In an effort of full disclosure, I am a patent attorney.
There are two significant deficiencies in working with a patent agent.
- No attorney client privilege.
- Patent agents cannot give and do not have any experience in advising clients with other areas of intellectual property law.
Attorney client privilege
During my consultations with clients, one of the first items that I discuss is the attorney client privilege. The attorney that you choose will become your trusted advisor. If you tell your attorney something detrimental to your situation, your communication is protected by the attorney client privilege. No court can make that attorney testify against you because the law wants you to be able to freely inform your attorney of your entire situation so that he/she can properly advise you in the way that you should go. However, if the person advising you could be forced to testify against you, then you would not be able to freely speak with that person and would not be able to obtain the right advice.
With a patent agent, your communication with the patent agent is not protected by the attorney client privilege because the patent agent is not an attorney.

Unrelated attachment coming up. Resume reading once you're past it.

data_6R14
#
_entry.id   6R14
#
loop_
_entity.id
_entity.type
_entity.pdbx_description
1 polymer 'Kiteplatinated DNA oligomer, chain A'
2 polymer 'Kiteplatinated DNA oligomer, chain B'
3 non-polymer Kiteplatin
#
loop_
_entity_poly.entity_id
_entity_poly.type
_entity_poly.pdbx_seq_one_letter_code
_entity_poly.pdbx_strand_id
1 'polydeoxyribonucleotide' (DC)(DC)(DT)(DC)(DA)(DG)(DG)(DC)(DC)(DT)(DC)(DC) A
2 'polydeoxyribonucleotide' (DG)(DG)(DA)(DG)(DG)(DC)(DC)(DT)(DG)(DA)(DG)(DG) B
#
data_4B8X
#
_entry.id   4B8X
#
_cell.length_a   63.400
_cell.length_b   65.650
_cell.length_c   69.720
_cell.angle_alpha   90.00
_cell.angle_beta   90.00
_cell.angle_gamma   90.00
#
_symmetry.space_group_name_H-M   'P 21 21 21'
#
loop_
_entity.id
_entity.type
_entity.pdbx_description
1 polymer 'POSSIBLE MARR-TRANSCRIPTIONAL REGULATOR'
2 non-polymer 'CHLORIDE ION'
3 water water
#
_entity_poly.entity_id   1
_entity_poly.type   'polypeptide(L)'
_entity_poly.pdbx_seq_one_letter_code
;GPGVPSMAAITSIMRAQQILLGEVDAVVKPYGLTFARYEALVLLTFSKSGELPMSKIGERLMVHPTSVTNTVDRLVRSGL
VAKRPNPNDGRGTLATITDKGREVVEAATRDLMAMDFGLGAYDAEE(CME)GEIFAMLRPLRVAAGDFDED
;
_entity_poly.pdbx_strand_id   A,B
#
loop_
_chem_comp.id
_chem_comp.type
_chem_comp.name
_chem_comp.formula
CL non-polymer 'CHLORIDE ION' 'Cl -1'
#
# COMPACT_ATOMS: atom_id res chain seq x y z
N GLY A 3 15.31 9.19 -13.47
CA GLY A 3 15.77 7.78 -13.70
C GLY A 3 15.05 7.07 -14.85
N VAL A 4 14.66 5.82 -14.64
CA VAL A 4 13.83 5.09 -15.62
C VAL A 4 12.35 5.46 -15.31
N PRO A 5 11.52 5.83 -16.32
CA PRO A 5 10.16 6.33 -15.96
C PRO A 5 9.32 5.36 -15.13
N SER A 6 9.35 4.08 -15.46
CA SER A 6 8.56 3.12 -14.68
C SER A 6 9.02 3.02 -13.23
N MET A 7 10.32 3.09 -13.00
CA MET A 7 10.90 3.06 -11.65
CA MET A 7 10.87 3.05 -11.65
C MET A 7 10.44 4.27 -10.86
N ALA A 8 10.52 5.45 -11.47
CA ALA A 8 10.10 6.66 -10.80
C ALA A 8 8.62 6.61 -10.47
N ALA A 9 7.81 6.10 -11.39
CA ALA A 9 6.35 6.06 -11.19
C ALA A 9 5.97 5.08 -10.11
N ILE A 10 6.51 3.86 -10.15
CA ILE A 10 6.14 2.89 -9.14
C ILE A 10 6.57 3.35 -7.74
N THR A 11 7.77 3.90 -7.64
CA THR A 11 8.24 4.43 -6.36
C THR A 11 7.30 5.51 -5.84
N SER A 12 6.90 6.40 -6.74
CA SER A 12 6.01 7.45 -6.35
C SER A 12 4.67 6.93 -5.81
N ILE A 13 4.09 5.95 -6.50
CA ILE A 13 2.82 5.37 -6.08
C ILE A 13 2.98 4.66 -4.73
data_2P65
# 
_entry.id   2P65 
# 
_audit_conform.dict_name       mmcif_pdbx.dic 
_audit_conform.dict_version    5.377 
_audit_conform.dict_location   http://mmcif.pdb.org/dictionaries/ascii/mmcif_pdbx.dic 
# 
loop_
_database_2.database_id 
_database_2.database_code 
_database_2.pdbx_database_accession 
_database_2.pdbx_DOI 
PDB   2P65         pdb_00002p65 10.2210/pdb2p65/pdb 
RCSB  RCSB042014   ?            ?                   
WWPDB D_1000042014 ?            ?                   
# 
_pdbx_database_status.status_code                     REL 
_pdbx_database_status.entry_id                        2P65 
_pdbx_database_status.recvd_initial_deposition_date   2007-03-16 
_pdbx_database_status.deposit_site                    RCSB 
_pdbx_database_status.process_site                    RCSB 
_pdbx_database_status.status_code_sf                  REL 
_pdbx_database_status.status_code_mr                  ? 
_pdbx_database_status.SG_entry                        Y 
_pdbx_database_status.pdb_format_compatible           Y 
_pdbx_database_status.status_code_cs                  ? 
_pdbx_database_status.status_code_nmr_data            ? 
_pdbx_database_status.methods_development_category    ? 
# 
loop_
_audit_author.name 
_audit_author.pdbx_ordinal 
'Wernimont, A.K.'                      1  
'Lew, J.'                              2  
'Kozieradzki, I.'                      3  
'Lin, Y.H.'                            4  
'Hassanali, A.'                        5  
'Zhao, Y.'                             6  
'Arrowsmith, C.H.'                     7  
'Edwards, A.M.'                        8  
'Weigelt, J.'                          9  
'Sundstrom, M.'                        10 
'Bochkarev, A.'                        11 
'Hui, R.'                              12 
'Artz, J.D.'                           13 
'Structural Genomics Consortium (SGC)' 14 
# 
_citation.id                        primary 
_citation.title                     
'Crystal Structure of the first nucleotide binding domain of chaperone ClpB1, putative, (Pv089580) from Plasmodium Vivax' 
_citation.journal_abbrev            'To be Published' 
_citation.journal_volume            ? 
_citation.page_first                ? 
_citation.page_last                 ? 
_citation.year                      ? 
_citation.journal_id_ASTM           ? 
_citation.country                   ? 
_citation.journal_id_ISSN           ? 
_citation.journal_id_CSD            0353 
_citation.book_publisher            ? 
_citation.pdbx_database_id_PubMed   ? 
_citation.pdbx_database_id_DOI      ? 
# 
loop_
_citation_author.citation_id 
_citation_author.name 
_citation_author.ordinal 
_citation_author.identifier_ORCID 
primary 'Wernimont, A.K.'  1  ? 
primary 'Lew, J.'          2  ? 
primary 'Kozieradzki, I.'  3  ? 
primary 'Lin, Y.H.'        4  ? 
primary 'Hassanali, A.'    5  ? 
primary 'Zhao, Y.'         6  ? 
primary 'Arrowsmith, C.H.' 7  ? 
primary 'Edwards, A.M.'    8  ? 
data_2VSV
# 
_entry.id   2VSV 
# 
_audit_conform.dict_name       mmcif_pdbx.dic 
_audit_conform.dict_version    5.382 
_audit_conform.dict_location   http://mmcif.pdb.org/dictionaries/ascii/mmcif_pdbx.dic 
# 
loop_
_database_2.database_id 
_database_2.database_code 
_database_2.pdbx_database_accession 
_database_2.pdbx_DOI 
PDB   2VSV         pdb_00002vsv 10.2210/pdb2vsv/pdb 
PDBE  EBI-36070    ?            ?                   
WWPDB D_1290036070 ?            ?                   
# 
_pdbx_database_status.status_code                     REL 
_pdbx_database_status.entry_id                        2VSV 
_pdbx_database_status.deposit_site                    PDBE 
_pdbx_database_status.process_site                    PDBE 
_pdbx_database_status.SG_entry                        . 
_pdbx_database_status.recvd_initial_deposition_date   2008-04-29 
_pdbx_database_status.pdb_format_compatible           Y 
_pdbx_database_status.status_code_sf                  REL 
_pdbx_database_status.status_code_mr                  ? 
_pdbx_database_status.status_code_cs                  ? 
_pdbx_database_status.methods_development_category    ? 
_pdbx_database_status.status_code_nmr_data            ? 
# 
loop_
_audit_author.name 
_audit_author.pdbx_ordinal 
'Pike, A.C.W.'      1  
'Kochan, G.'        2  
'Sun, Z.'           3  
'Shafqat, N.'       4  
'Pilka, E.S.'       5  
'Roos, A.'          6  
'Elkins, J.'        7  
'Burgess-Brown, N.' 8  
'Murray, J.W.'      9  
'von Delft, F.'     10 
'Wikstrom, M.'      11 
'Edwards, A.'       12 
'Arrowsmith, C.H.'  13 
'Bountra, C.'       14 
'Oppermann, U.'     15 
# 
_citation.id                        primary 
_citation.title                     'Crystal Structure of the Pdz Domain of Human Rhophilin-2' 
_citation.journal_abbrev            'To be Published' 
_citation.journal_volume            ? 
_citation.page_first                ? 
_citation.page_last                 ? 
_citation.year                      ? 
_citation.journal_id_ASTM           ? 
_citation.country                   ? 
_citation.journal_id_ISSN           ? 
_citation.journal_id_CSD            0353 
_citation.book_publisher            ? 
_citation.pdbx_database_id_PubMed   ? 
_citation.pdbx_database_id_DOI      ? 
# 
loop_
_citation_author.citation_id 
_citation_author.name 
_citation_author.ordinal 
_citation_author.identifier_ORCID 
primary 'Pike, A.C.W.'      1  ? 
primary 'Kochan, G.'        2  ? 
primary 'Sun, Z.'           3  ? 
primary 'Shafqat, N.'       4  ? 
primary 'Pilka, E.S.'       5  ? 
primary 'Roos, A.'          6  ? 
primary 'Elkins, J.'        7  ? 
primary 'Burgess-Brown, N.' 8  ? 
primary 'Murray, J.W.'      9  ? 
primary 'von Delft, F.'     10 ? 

In my experience, it appears that patent agents wants to lead you to believe that they will keep your information confidential. They do this by promising to sign a non disclosure agreement. However, this is only a contractual duty by the agent and will prohibit them from disclosing your information voluntarily. A court can still subpoena the patent agent to testify against you. The patent agent must tell the court what you told him or her.
Important peripheral advice
Patent agents are only allowed to prosecute your patent application before the Patent Office on your behalf, conduct patentability opinions and provide you a patent assignment agreement. Beyond this, their advice in other areas is considered the unauthorized practice of law. For example, the following types of advice and agreements would be considered the unauthorized practice of law:
- Licensing agreements;
- Contracts for independent contractor agreements;
- Confidentiality agreements;
- Employer-employee agreements.
In my experience, these are important topics that need to be discussed prior to filing a patent application.
I invite you to contact me with your patent questions at (949) 433-0900 or [email protected]. Please feel free to forward this article to your friends. As an Orange County Patent Attorney, I serve Orange County, Irvine, Los Angeles, San Diego and surrounding cities.